New York City Gets Back to Work

Written By Aby Thomas | November 01, 2012
New york city gets back to work

While we thought New York would be making a slow recovery from Hurricane Sandy, the city's citizens have already started to steadily get back on their feet, and simply get back to their normal lives. For New Yorkers, the fact that some of the subway trains are running again is reason enough to celebrate, although it seems that it will take a few more days for all the subway lines to be fully functional. But the city seems eager to get people out and about again, and they are offering free rides on both the subways and the buses up till Friday. This should hopefully serve as a sort of incentive for people to get back to their normal lives, and get the city up and running again.

City officials are encouraging people to use the subway instead of their own cars, thereby easing the problems of traffic and gridlock that were seen in the streets on Wednesday. While 14 subway lines are partially running today, New York residents should note that there is no service on the 3, 7, B C, E, G and Q lines. There is no connection yet to the Lower Manhattan neighborhoods as well as Brooklyn, with trains making their last stop at either 34th Street or 42nd Street in Manhattan. Free service will also be offered on the Long Island Rail Road and Metro-North Railroad, which had started limited service on Wednesday.

Besides the trains, fare-free travel is also being offered on the buses, which have been transporting people around since Wednesday morning. With the trains running again, commuters can expect the buses to be less crowded, although delays and detours in the routes should be taken into consideration while planning travel. Shuttle buses are also being run to transport people from Brooklyn into Manhattan, with pick-ups at Atlantic Avenue/Barclays Center, Jay Street/MetroTech and Hewes Street. These buses will be making stops at locations around Lower Manhattan, before finally stopping at 57th Street.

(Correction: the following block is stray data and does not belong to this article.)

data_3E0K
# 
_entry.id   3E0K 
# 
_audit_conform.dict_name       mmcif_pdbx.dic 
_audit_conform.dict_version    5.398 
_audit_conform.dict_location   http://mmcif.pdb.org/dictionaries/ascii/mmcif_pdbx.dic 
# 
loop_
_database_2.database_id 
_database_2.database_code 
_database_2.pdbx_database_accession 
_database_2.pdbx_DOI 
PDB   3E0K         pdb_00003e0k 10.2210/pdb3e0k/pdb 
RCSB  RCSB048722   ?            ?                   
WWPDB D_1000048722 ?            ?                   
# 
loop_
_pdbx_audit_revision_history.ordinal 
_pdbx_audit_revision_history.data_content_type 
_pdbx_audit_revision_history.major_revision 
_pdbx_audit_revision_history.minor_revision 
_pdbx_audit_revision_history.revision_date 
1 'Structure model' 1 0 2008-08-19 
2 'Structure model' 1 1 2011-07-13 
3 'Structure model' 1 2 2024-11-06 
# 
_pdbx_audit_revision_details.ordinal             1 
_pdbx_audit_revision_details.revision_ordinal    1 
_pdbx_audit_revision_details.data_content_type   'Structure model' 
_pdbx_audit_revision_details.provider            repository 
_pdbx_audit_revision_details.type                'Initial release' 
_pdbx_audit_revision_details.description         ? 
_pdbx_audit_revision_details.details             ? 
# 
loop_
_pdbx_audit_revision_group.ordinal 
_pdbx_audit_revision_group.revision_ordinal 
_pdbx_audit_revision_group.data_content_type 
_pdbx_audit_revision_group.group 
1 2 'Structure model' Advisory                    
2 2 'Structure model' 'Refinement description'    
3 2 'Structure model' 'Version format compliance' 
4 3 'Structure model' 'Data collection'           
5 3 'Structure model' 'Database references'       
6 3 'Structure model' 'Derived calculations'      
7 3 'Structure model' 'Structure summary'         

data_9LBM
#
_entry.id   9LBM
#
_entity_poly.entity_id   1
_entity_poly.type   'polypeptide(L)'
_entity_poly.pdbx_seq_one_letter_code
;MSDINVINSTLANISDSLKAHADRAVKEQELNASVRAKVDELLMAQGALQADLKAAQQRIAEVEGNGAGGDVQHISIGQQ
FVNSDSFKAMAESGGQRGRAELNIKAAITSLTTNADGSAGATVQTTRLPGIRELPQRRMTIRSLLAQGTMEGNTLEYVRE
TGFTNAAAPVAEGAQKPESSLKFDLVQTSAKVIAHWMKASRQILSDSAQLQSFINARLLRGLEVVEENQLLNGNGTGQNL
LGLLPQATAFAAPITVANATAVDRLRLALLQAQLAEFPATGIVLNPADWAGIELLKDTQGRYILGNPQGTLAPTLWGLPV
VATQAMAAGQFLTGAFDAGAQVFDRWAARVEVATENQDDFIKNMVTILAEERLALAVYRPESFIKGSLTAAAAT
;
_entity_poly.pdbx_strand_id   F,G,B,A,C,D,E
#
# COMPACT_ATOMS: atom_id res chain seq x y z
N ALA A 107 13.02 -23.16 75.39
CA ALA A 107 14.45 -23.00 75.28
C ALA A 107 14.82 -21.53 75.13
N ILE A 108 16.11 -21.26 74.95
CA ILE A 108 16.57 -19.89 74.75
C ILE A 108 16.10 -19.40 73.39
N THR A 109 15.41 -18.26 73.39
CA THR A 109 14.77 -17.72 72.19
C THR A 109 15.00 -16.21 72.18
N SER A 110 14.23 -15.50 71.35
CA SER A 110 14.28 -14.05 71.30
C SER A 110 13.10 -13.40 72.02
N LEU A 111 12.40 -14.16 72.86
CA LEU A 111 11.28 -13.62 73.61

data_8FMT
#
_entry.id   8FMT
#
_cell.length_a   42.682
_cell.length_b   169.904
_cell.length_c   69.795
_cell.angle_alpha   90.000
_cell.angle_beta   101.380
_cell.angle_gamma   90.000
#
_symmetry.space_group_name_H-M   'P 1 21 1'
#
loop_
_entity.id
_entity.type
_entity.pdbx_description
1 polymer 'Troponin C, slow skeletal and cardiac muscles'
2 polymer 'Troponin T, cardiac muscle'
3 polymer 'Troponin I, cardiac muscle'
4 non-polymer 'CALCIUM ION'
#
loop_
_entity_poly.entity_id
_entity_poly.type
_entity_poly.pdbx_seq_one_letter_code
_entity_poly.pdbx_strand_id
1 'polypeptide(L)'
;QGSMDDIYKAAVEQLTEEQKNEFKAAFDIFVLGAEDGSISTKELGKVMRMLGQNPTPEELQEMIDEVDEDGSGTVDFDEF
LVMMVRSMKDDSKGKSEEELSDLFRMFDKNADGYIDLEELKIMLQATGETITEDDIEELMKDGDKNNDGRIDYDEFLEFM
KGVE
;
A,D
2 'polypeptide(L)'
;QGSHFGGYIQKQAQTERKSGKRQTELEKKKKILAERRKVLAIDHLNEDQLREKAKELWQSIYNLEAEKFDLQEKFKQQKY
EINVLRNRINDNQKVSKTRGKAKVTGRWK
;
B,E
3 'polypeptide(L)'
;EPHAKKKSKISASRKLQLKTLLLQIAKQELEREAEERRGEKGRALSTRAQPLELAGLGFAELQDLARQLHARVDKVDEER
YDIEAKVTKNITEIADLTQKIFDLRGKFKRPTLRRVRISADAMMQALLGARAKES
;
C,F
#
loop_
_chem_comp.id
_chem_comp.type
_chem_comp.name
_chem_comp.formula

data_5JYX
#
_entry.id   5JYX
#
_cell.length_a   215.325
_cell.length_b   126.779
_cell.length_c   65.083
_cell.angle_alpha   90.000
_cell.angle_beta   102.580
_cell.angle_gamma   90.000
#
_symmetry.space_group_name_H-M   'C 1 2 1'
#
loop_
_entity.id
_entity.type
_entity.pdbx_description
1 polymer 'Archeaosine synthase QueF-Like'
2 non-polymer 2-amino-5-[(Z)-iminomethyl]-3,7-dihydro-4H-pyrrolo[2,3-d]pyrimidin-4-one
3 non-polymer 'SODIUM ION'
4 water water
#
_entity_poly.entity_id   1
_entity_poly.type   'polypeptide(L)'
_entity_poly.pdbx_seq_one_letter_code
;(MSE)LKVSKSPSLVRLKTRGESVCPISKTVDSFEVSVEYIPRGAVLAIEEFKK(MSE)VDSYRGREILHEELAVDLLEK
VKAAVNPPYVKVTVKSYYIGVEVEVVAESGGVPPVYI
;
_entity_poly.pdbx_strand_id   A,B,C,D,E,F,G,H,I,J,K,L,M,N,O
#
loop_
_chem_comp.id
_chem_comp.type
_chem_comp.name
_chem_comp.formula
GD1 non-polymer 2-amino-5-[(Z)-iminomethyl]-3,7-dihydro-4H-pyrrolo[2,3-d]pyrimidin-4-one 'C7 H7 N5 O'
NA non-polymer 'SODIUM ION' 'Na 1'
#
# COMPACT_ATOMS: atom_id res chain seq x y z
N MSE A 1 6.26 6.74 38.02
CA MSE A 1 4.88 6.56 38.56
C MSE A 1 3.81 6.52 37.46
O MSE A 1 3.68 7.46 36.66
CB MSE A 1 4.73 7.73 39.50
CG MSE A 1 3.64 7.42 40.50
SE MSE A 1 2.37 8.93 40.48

While these developments are good indications of New York getting back to normal, there’s still a lot to be done for people who have seen their homes and belongings destroyed as a result of Hurricane Sandy. People who wish to help out in these recovery efforts can sign up as volunteers on NYC Service’s Facebook page. Financial donations are being accepted by The American Red Cross, which will then be used by the Red Cross to provide shelter, food and other assistance to those who require it now. Regardless of which way you choose to help out—and even if it is by simply getting back to work—rest assured that your efforts is helping New York put Hurricane Sandy behind, and look ahead to the future.


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